With little public fanfare, other than a couple of newspaper articles and blog posts, two of Washington’s largest jails (Spokane County and King County) have seen significant decreases in inmate populations. This is a big deal, as Spokane County is hoping to build a new jail (citizens will vote on funding for the jail this spring). In King County, new jails are being built in Kirkland and by a coalition of south King County cities. And several north King County cities, including Seattle, has been considering building their own jail because King County would no longer have bed space.
What explains the decreases in inmate populations? And what do the decreases tell us re decisions about whether to build new jails?
What's Been Going On
According to a May 2010 article in the Spokesman-Review, Spokane County was experiencing "a big drop" in the number of inmates, as an expected 930 inmates a day turned out to be only 768. According to the article, “county officials couldn’t fully account for the reduction,” although streamlining in the prosecutor’s office may account for some of the drop.
A similar development has occurred in King County. According to a recent Seattle Times article, county officials say they're facing a "regional glut of jail space.” County officials don’t know why inmate numbers have dropped, though a council legislative analyst suggests that the decreases occurred because “the county has invested in drug and mental-health courts that emphasize treatment over incarceration, and in housing homeless people who are otherwise frequently jailed.”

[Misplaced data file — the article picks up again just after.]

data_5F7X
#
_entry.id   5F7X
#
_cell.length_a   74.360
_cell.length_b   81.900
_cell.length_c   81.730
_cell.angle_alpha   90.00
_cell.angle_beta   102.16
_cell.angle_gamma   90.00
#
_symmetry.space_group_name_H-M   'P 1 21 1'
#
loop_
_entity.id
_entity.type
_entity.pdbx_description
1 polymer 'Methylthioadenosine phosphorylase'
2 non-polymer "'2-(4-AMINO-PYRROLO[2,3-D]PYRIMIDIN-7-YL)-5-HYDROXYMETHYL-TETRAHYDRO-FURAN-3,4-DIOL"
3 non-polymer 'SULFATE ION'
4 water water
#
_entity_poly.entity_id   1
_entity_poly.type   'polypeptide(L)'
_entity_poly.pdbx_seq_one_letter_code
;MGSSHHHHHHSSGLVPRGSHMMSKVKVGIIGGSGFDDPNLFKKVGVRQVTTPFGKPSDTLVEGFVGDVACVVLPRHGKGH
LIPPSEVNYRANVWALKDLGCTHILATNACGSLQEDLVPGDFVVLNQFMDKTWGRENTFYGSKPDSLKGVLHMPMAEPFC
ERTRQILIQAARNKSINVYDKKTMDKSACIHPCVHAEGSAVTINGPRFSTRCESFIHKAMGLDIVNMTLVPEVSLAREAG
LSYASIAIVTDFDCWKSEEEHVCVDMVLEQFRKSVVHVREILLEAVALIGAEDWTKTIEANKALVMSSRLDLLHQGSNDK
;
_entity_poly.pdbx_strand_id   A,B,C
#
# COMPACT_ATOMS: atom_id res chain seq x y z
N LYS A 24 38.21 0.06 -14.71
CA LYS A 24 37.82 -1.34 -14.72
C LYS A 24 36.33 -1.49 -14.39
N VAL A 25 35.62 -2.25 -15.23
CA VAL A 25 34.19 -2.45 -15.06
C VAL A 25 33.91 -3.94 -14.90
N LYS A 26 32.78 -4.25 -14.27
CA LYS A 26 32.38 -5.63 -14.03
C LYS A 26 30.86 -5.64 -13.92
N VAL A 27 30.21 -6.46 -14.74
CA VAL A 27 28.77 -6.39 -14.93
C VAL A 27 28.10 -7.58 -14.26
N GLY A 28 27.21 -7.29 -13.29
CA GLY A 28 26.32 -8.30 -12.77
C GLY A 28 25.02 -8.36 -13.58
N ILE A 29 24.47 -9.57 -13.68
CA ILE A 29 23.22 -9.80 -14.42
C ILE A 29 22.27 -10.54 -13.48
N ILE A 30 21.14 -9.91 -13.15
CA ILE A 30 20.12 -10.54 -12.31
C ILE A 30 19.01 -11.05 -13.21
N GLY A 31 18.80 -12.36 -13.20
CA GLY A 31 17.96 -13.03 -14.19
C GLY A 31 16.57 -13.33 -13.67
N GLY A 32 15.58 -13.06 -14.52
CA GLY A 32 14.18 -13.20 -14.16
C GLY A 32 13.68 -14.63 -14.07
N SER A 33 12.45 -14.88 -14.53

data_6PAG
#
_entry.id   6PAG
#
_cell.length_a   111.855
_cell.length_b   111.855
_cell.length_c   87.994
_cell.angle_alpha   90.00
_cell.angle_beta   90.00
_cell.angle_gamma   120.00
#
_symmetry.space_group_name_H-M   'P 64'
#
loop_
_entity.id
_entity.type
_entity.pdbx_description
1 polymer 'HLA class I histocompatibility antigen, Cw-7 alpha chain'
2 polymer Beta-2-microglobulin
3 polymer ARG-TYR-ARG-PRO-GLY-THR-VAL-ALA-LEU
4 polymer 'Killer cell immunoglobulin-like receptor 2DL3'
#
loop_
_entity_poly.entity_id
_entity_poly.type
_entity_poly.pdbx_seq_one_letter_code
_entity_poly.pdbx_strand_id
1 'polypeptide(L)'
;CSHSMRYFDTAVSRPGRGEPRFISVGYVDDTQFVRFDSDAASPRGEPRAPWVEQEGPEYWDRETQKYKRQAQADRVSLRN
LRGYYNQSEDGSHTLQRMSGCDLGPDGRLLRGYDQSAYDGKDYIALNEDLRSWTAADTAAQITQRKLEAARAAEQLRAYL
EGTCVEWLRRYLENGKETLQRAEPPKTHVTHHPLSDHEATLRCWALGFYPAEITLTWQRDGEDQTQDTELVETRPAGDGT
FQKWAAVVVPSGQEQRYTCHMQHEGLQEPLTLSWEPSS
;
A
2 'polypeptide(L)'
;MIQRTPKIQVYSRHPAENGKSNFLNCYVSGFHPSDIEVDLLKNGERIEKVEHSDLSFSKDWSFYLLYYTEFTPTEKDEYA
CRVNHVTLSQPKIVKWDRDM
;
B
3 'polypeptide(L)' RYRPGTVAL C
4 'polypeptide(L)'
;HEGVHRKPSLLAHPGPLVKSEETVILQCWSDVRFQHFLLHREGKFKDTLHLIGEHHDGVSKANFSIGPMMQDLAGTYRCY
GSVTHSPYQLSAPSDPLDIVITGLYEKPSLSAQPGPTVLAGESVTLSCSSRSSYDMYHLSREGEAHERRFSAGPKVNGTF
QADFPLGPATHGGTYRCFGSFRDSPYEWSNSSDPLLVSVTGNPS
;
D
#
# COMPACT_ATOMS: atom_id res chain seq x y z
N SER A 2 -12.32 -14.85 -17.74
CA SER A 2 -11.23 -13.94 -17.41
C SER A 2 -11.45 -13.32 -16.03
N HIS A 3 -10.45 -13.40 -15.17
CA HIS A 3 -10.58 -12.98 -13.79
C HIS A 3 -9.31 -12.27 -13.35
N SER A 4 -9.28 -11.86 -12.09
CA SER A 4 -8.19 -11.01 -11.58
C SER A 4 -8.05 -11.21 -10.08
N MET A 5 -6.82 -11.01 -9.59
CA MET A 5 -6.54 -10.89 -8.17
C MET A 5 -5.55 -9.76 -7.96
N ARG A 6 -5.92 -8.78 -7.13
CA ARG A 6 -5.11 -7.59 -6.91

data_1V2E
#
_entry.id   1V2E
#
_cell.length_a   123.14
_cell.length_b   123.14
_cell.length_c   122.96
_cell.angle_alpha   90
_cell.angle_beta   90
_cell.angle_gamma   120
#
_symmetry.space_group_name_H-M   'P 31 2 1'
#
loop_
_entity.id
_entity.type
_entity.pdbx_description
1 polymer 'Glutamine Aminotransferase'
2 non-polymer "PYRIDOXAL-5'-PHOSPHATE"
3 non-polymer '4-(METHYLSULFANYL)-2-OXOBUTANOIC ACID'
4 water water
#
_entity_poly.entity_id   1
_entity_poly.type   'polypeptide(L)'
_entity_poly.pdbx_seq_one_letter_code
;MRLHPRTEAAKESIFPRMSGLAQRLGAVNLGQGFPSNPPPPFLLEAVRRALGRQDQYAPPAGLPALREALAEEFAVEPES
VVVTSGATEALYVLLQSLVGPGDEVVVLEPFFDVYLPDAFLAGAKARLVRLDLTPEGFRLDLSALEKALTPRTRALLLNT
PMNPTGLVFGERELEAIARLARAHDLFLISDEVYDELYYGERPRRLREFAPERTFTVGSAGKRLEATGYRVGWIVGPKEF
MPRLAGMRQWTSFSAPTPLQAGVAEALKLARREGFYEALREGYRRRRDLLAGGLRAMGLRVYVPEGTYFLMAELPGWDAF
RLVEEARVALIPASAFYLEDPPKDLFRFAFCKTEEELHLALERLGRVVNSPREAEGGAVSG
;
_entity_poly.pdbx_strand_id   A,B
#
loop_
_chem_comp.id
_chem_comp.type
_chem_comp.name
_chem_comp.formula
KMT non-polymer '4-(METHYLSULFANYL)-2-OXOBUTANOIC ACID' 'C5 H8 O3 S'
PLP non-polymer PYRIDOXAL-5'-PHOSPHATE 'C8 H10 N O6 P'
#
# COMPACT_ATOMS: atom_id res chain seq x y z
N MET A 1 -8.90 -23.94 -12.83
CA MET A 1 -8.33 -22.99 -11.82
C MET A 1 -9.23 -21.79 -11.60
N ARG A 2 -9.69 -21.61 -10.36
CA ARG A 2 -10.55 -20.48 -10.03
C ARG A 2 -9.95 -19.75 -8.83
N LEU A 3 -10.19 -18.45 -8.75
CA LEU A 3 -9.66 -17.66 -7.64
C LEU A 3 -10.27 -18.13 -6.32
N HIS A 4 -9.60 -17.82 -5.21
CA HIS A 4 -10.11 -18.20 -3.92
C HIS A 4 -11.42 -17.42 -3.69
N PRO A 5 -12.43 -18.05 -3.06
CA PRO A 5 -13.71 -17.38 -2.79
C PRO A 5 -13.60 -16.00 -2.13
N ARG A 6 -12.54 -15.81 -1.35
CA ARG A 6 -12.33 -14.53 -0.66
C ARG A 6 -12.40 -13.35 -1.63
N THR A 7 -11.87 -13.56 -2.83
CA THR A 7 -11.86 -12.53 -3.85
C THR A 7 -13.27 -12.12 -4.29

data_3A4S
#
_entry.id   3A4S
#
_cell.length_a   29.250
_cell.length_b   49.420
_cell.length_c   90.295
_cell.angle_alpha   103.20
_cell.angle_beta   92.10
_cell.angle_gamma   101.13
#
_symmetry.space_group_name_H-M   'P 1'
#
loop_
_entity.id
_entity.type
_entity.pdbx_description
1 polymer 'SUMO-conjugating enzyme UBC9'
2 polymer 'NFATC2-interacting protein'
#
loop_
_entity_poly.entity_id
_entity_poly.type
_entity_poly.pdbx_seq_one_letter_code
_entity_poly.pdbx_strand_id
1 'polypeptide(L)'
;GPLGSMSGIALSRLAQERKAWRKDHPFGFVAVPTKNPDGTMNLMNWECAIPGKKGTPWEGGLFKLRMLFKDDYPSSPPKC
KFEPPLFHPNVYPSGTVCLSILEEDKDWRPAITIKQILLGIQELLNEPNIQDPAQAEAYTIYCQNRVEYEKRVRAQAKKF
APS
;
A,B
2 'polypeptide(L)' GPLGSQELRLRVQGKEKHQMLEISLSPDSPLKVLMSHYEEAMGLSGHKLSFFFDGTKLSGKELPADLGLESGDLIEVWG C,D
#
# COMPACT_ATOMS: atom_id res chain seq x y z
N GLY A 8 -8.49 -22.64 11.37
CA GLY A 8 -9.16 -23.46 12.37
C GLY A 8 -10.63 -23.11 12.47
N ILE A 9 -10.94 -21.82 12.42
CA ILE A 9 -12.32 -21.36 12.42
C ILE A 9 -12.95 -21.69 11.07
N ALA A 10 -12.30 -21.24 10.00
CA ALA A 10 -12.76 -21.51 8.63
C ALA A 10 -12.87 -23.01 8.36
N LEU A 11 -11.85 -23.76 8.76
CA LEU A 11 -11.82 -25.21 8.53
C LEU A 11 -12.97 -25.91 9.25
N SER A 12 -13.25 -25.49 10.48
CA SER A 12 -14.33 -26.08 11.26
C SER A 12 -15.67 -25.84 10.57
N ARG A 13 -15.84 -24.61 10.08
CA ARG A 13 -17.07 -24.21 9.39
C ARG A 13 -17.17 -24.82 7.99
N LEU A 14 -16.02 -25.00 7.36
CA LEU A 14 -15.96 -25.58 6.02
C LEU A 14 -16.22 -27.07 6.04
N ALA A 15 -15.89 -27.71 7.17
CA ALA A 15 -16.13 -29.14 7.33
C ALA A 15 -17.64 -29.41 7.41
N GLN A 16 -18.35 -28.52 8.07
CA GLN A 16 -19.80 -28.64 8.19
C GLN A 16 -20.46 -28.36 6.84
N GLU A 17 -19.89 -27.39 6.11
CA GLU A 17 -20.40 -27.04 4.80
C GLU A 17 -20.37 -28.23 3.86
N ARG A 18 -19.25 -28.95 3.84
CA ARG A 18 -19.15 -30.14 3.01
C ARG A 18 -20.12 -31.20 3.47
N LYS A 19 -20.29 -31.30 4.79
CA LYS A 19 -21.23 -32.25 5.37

Despite the drop in inmates and resulting excess in bed space, officials in both counties are still pursuing new jails. Why? To accommodate expected needs for housing inmates in the future.
What can we learn from this situation?
1. Jail Population Is Driven by Policy Decisions
Predicting future jail bed needs for local governments is extremely difficult, despite sophisticated estimation techniques. Here are examples of jail population forecasts for King County and Spokane County. Neither of these estimates has been accurate thus far.
What really matters is why people are being sent to jail. According to a needs assessment for Spokane County, “The size of a jail is determined, to a large extent, by the policy choices made to the system and the availability of alternatives.”
2. Reducing Jail Use Does Not Mean Crime Rates Will Go Up
Nationwide, crime rates have been going down over the last couple of decades. This has also been the case in Washington. According to data compiled by Washington’s Office of Financial Management, there were about 120,000 index crimes (homicide, rape, robbery, aggravated assault, burglary, larceny-theft, motor-vehicle theft, and arson) in King County in 1995 and just over 88,000 in 2009. In Spokane, there were about 27,000 index crimes in 1995 and just under 22,000 in 2009.
These decreases defy easy explanation and I'm not making conclusive judgments about the causes either. But it’s time to admit that relying primarily on incarceration to deter crime is expensive and not all that effective. We simply cannot arrest our way out of problems. This is especially true when it comes to crimes of addiction, such as drug possession and small time/subsistence drug dealing. This is a lesson Washington state's Department of Corrections has learned. As stated by the Pew Center on the States, "locking up more drug offenders...in Washington [state] began to cost more than it was worth." The state's jails should learn the same lesson.
3. Alternatives to Incarceration Work
Most encouragingly, the decreases in jail populations may indicate that alternatives to incarceration are working. To their credit, both Spokane and King County have implemented some novel programs aimed at helping people stay out of jail. For example, in King County alternative programs such as the Community Center for Alternative Programs have been made a priority. This type of program is focused on changing the underlying behaviors which cause people to commit crimes, not to simply punish them. Investments should be made in these programs, not new jails.